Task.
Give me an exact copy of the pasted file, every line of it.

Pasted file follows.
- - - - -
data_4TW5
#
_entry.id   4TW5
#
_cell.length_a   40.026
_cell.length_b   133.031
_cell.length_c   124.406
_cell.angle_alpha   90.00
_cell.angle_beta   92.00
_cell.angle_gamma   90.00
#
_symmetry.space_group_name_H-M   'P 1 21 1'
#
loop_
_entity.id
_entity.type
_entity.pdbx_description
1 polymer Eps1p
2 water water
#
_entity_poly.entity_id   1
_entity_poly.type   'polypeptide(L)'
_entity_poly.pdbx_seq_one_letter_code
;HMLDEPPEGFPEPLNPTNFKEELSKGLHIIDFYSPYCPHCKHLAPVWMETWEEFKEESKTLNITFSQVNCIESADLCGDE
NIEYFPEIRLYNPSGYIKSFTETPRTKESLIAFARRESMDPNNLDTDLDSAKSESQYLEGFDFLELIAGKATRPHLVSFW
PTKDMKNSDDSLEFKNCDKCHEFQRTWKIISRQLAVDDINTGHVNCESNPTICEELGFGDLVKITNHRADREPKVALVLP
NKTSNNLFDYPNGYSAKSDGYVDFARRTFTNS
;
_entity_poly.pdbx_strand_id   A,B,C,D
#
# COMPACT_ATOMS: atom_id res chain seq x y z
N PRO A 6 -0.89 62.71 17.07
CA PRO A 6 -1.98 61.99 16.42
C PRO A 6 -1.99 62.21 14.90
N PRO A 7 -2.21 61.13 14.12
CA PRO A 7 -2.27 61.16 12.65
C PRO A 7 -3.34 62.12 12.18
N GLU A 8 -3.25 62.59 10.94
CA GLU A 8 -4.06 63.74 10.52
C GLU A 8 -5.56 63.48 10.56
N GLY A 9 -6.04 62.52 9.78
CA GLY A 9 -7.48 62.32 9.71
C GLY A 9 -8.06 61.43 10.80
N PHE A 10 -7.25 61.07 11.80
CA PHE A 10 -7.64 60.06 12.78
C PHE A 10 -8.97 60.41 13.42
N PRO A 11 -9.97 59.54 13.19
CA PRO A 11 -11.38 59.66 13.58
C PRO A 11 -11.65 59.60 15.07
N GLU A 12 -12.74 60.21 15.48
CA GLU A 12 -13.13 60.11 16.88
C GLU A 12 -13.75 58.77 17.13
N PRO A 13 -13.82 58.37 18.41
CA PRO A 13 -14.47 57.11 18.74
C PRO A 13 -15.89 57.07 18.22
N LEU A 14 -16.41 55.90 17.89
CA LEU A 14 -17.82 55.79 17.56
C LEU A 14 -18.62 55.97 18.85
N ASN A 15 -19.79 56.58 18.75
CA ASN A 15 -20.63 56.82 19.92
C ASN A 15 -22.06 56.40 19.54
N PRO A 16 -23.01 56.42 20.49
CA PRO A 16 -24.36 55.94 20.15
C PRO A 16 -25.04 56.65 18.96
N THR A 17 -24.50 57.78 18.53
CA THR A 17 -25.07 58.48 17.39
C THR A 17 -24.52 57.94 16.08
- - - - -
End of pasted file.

data_4TW5
#
_entry.id   4TW5
#
_cell.length_a   40.026
_cell.length_b   133.031
_cell.length_c   124.406
_cell.angle_alpha   90.00
_cell.angle_beta   92.00
_cell.angle_gamma   90.00
#
_symmetry.space_group_name_H-M   'P 1 21 1'
#
loop_
_entity.id
_entity.type
_entity.pdbx_description
1 polymer Eps1p
2 water water
#
_entity_poly.entity_id   1
_entity_poly.type   'polypeptide(L)'
_entity_poly.pdbx_seq_one_letter_code
;HMLDEPPEGFPEPLNPTNFKEELSKGLHIIDFYSPYCPHCKHLAPVWMETWEEFKEESKTLNITFSQVNCIESADLCGDE
NIEYFPEIRLYNPSGYIKSFTETPRTKESLIAFARRESMDPNNLDTDLDSAKSESQYLEGFDFLELIAGKATRPHLVSFW
PTKDMKNSDDSLEFKNCDKCHEFQRTWKIISRQLAVDDINTGHVNCESNPTICEELGFGDLVKITNHRADREPKVALVLP
NKTSNNLFDYPNGYSAKSDGYVDFARRTFTNS
;
_entity_poly.pdbx_strand_id   A,B,C,D
#
# COMPACT_ATOMS: atom_id res chain seq x y z
N PRO A 6 -0.89 62.71 17.07
CA PRO A 6 -1.98 61.99 16.42
C PRO A 6 -1.99 62.21 14.90
N PRO A 7 -2.21 61.13 14.12
CA PRO A 7 -2.27 61.16 12.65
C PRO A 7 -3.34 62.12 12.18
N GLU A 8 -3.25 62.59 10.94
CA GLU A 8 -4.06 63.74 10.52
C GLU A 8 -5.56 63.48 10.56
N GLY A 9 -6.04 62.52 9.78
CA GLY A 9 -7.48 62.32 9.71
C GLY A 9 -8.06 61.43 10.80
N PHE A 10 -7.25 61.07 11.80
CA PHE A 10 -7.64 60.06 12.78
C PHE A 10 -8.97 60.41 13.42
N PRO A 11 -9.97 59.54 13.19
CA PRO A 11 -11.38 59.66 13.58
C PRO A 11 -11.65 59.60 15.07
N GLU A 12 -12.74 60.21 15.48
CA GLU A 12 -13.13 60.11 16.88
C GLU A 12 -13.75 58.77 17.13
N PRO A 13 -13.82 58.37 18.41
CA PRO A 13 -14.47 57.11 18.74
C PRO A 13 -15.89 57.07 18.22
N LEU A 14 -16.41 55.90 17.89
CA LEU A 14 -17.82 55.79 17.56
C LEU A 14 -18.62 55.97 18.85
N ASN A 15 -19.79 56.58 18.75
CA ASN A 15 -20.63 56.82 19.92
C ASN A 15 -22.06 56.40 19.54
N PRO A 16 -23.01 56.42 20.49
CA PRO A 16 -24.36 55.94 20.15
C PRO A 16 -25.04 56.65 18.96
N THR A 17 -24.50 57.78 18.53
CA THR A 17 -25.07 58.48 17.39
C THR A 17 -24.52 57.94 16.08